OTTAWA, May 1, 2019 – Ecojustice called regulations proposed today for the new impact assessment system a major misstep by the federal government that will impede Canada’s ability to fight climate change.
Ecojustice has supported Bill C-69 as it promised to fix many aspects of the assessment process and provide greater transparency. But it will only apply to projects listed by regulation, and the draft list issued today falls well short of what is needed to deal with climate threats and protect the environment.
Ecojustice and other environmental groups recommended adding triggers in the list that would ensure projects producing large amounts of greenhouse gas emissions would be assessed federally, as well as a trigger for greater assessment of projects that might impact the habitat of endangered species. Instead, the proposal would reduce oversight of the projects with the greatest potential for environmental damage.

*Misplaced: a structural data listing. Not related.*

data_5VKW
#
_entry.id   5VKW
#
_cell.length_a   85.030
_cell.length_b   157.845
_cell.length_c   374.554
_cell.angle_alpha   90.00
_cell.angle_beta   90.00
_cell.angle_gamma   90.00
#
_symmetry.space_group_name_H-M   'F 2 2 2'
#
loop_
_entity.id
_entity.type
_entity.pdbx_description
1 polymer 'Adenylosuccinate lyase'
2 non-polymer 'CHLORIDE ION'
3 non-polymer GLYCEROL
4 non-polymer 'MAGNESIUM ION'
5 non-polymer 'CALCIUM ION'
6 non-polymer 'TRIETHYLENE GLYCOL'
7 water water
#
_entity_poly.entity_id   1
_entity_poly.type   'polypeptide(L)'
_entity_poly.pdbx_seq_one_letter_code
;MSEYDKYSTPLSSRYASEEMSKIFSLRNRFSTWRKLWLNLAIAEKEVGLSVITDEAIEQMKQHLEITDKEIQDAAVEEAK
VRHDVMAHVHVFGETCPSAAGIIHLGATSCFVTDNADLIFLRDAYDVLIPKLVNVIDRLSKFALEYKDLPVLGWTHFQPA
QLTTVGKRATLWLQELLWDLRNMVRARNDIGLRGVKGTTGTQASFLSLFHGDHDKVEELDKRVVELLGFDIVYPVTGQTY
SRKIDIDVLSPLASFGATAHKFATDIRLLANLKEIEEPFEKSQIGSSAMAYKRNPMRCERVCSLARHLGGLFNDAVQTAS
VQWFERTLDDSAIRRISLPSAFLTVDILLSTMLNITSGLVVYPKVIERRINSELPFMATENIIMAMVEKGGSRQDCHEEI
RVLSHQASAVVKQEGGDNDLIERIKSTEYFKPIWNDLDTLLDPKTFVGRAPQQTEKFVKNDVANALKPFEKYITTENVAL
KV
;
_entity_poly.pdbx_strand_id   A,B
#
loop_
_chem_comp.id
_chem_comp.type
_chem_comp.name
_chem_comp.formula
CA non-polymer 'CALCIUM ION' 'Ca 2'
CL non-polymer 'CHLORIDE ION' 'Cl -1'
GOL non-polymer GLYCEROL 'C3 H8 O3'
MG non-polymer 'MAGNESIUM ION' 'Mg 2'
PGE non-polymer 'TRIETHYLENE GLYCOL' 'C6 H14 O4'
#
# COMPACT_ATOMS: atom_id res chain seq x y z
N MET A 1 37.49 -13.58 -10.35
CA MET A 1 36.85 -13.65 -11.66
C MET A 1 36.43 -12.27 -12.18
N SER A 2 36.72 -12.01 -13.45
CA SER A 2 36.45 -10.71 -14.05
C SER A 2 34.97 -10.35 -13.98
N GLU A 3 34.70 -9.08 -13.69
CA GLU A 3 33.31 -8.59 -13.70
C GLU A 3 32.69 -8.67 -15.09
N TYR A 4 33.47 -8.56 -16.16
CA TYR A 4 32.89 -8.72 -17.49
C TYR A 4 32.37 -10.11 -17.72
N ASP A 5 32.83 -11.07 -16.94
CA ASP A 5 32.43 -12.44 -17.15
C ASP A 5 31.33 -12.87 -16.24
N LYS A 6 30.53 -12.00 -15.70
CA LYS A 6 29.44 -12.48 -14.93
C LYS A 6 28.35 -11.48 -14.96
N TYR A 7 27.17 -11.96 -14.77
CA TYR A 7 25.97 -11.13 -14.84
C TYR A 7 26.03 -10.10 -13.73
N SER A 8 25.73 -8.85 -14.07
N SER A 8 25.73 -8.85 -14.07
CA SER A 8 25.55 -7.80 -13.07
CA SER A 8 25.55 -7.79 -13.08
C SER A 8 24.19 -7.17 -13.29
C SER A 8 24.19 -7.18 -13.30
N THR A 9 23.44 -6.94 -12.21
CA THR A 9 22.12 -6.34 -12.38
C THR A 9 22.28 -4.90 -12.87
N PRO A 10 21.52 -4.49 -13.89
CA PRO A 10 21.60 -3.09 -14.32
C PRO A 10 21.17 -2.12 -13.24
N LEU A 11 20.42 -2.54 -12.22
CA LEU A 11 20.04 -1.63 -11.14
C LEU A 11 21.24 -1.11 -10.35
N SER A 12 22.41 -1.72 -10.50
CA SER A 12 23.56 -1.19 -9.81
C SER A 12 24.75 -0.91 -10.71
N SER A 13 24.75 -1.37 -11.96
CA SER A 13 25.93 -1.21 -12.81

Ecojustice lawyer Joshua Ginsberg made the following statement:
“The old Canadian Environmental Assessment Act from 1992 assessed thousands of projects. Changes in 2012 cut that list to dozens. Today’s proposal will actually result in even fewer assessments of projects such as mines and pipelines. The regulations on the table today are worse than those under the previous government.
“At time when climate emergencies are being declared across the country, when some provinces are being inundated by floods, and others by fire, it is very disheartening that the federal government has passed on the chance to increase scrutiny of projects that emit large amounts of greenhouse gases.
“Unless something changes, fossil fuel projects will receive a free pass under this legislation and will give polluting industries a big break. This will make it even harder for Canada to meet its climate commitments and avoid the worst effects of climate change.
“There is a period of consultation on these proposals and Ecojustice intends to use that time put forward its recommendations.”
Catharine Tunnacliffe, Communications Manager |Ecojustice